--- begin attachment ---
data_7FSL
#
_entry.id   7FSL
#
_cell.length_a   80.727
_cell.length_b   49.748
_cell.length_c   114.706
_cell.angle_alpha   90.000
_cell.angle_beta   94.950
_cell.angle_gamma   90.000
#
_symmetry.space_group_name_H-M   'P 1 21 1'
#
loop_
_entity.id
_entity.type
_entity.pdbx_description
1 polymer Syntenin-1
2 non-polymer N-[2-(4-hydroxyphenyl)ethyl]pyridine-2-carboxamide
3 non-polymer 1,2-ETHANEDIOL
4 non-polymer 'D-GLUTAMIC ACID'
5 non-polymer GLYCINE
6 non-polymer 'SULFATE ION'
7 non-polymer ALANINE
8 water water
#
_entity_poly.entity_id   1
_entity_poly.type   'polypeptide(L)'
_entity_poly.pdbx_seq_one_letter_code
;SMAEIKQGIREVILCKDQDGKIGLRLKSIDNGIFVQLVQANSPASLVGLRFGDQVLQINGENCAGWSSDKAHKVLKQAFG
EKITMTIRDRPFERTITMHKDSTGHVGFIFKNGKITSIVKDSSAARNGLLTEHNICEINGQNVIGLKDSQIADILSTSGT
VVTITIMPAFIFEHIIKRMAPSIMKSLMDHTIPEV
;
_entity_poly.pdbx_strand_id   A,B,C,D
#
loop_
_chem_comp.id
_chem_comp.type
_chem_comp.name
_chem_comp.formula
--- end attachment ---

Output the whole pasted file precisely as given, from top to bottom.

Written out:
data_7FSL
#
_entry.id   7FSL
#
_cell.length_a   80.727
_cell.length_b   49.748
_cell.length_c   114.706
_cell.angle_alpha   90.000
_cell.angle_beta   94.950
_cell.angle_gamma   90.000
#
_symmetry.space_group_name_H-M   'P 1 21 1'
#
loop_
_entity.id
_entity.type
_entity.pdbx_description
1 polymer Syntenin-1
2 non-polymer N-[2-(4-hydroxyphenyl)ethyl]pyridine-2-carboxamide
3 non-polymer 1,2-ETHANEDIOL
4 non-polymer 'D-GLUTAMIC ACID'
5 non-polymer GLYCINE
6 non-polymer 'SULFATE ION'
7 non-polymer ALANINE
8 water water
#
_entity_poly.entity_id   1
_entity_poly.type   'polypeptide(L)'
_entity_poly.pdbx_seq_one_letter_code
;SMAEIKQGIREVILCKDQDGKIGLRLKSIDNGIFVQLVQANSPASLVGLRFGDQVLQINGENCAGWSSDKAHKVLKQAFG
EKITMTIRDRPFERTITMHKDSTGHVGFIFKNGKITSIVKDSSAARNGLLTEHNICEINGQNVIGLKDSQIADILSTSGT
VVTITIMPAFIFEHIIKRMAPSIMKSLMDHTIPEV
;
_entity_poly.pdbx_strand_id   A,B,C,D
#
loop_
_chem_comp.id
_chem_comp.type
_chem_comp.name
_chem_comp.formula